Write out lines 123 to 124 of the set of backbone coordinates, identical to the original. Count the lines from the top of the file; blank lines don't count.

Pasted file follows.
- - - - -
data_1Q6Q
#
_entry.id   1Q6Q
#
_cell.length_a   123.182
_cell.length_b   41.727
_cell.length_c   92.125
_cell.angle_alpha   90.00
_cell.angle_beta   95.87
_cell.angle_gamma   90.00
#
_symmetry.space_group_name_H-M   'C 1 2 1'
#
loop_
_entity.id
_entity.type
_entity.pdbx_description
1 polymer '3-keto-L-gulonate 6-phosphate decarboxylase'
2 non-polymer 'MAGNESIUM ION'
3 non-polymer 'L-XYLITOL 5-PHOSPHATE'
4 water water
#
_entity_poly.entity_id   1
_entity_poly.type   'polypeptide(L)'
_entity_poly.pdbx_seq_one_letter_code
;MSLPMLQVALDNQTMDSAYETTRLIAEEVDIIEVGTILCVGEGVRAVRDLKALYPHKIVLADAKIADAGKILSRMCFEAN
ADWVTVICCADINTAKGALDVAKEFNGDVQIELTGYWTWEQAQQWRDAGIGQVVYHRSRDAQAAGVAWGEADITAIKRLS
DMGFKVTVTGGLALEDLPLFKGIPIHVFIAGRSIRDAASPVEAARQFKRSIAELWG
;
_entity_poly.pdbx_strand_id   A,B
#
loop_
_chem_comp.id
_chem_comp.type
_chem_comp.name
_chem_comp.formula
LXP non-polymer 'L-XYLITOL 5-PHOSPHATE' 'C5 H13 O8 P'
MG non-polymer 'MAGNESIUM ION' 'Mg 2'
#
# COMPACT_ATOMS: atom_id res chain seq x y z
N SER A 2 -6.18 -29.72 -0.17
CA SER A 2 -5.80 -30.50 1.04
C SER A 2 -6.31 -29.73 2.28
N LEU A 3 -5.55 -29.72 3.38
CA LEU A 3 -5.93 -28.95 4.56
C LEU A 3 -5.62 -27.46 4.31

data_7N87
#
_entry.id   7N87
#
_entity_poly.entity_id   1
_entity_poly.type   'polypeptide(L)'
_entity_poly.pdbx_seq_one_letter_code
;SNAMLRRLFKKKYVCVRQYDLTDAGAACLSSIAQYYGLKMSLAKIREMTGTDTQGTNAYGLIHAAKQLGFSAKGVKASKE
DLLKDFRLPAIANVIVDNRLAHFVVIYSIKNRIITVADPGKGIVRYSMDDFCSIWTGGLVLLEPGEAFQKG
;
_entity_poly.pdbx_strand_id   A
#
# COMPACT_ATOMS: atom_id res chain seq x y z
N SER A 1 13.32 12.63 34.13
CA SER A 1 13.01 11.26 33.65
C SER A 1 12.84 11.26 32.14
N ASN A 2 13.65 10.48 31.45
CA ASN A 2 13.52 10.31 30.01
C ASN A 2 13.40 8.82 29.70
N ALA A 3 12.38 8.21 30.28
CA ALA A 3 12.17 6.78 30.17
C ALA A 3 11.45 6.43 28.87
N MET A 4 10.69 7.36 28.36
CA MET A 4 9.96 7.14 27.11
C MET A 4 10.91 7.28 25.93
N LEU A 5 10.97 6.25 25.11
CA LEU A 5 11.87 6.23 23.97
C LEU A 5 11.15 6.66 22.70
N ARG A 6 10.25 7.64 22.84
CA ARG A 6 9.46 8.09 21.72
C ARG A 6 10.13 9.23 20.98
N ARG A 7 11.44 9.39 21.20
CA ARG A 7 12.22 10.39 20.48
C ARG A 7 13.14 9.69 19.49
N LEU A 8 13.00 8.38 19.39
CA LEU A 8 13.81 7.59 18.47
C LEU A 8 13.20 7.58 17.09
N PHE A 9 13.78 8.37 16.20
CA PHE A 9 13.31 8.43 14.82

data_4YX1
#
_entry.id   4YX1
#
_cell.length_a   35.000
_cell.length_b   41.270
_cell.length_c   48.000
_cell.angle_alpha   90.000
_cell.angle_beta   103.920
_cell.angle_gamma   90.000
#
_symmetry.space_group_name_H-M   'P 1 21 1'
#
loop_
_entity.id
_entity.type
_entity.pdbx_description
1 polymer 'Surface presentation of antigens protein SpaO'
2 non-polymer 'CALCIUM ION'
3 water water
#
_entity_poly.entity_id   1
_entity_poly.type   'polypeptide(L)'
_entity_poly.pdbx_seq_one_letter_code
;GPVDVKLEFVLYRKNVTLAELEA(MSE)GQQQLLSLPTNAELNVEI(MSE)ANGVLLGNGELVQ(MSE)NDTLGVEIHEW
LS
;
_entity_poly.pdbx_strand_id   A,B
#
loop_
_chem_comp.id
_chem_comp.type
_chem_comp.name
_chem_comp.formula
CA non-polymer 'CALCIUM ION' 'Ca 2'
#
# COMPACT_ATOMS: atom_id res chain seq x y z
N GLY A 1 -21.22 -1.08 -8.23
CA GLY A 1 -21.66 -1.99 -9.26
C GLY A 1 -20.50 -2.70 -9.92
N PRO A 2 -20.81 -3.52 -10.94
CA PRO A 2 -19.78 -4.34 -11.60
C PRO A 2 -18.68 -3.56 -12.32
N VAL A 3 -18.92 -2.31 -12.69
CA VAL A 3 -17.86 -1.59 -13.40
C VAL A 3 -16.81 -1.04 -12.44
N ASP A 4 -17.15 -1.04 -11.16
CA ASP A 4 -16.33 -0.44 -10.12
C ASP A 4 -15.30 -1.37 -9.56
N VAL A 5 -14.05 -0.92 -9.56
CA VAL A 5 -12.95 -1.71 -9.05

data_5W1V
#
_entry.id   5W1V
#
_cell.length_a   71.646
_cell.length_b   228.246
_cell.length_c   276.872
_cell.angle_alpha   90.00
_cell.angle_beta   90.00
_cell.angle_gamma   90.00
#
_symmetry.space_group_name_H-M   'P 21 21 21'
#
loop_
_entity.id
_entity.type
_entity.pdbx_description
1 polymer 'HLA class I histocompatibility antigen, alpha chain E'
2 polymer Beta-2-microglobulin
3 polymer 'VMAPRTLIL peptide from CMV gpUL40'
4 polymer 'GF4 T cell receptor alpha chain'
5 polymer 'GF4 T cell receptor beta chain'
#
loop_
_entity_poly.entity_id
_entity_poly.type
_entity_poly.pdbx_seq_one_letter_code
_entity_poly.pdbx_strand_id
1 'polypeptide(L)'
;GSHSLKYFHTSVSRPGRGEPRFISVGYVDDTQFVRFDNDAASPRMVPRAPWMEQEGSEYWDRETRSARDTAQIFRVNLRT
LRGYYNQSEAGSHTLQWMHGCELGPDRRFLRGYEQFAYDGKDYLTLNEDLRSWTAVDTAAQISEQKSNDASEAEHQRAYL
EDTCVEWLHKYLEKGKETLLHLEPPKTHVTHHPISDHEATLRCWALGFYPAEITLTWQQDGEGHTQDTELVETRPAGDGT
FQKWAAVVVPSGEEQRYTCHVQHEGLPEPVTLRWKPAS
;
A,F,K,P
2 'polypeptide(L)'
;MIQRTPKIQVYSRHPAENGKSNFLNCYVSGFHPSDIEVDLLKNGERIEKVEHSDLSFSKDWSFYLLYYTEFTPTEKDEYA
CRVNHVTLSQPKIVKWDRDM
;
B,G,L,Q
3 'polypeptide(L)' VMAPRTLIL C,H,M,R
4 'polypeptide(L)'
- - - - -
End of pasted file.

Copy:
N GLY A 1 -21.22 -1.08 -8.23
CA GLY A 1 -21.66 -1.99 -9.26